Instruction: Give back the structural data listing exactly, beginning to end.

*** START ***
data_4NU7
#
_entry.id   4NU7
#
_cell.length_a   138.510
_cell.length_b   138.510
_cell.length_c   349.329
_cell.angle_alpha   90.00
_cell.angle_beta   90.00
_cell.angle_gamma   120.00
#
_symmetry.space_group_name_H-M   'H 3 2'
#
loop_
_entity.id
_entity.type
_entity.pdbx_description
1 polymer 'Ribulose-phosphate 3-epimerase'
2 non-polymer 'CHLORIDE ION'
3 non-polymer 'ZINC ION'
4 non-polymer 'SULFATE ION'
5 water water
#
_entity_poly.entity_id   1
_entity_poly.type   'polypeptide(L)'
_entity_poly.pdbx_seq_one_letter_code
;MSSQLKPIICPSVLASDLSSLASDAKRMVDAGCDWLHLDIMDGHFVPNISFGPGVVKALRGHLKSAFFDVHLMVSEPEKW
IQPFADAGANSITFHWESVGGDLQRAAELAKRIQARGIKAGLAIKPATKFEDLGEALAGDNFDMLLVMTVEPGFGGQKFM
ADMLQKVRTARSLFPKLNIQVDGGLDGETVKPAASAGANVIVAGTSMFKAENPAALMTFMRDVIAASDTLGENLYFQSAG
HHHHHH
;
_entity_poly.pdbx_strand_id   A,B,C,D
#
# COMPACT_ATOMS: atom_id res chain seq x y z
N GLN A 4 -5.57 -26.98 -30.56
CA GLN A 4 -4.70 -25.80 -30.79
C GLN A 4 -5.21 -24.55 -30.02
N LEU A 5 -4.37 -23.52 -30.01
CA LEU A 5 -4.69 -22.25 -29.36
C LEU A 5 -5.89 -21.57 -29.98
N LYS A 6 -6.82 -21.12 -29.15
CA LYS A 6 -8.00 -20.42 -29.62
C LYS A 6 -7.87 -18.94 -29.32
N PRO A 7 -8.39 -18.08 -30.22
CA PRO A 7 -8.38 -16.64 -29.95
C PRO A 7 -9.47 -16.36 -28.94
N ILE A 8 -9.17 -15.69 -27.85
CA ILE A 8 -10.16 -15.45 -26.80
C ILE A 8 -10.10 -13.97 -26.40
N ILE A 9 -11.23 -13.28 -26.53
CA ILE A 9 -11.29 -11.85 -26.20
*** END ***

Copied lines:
data_4NU7
#
_entry.id   4NU7
#
_cell.length_a   138.510
_cell.length_b   138.510
_cell.length_c   349.329
_cell.angle_alpha   90.00
_cell.angle_beta   90.00
_cell.angle_gamma   120.00
#
_symmetry.space_group_name_H-M   'H 3 2'
#
loop_
_entity.id
_entity.type
_entity.pdbx_description
1 polymer 'Ribulose-phosphate 3-epimerase'
2 non-polymer 'CHLORIDE ION'
3 non-polymer 'ZINC ION'
4 non-polymer 'SULFATE ION'
5 water water
#
_entity_poly.entity_id   1
_entity_poly.type   'polypeptide(L)'
_entity_poly.pdbx_seq_one_letter_code
;MSSQLKPIICPSVLASDLSSLASDAKRMVDAGCDWLHLDIMDGHFVPNISFGPGVVKALRGHLKSAFFDVHLMVSEPEKW
IQPFADAGANSITFHWESVGGDLQRAAELAKRIQARGIKAGLAIKPATKFEDLGEALAGDNFDMLLVMTVEPGFGGQKFM
ADMLQKVRTARSLFPKLNIQVDGGLDGETVKPAASAGANVIVAGTSMFKAENPAALMTFMRDVIAASDTLGENLYFQSAG
HHHHHH
;
_entity_poly.pdbx_strand_id   A,B,C,D
#
# COMPACT_ATOMS: atom_id res chain seq x y z
N GLN A 4 -5.57 -26.98 -30.56
CA GLN A 4 -4.70 -25.80 -30.79
C GLN A 4 -5.21 -24.55 -30.02
N LEU A 5 -4.37 -23.52 -30.01
CA LEU A 5 -4.69 -22.25 -29.36
C LEU A 5 -5.89 -21.57 -29.98
N LYS A 6 -6.82 -21.12 -29.15
CA LYS A 6 -8.00 -20.42 -29.62
C LYS A 6 -7.87 -18.94 -29.32
N PRO A 7 -8.39 -18.08 -30.22
CA PRO A 7 -8.38 -16.64 -29.95
C PRO A 7 -9.47 -16.36 -28.94
N ILE A 8 -9.17 -15.69 -27.85
CA ILE A 8 -10.16 -15.45 -26.80
C ILE A 8 -10.10 -13.97 -26.40
N ILE A 9 -11.23 -13.28 -26.53
CA ILE A 9 -11.29 -11.85 -26.20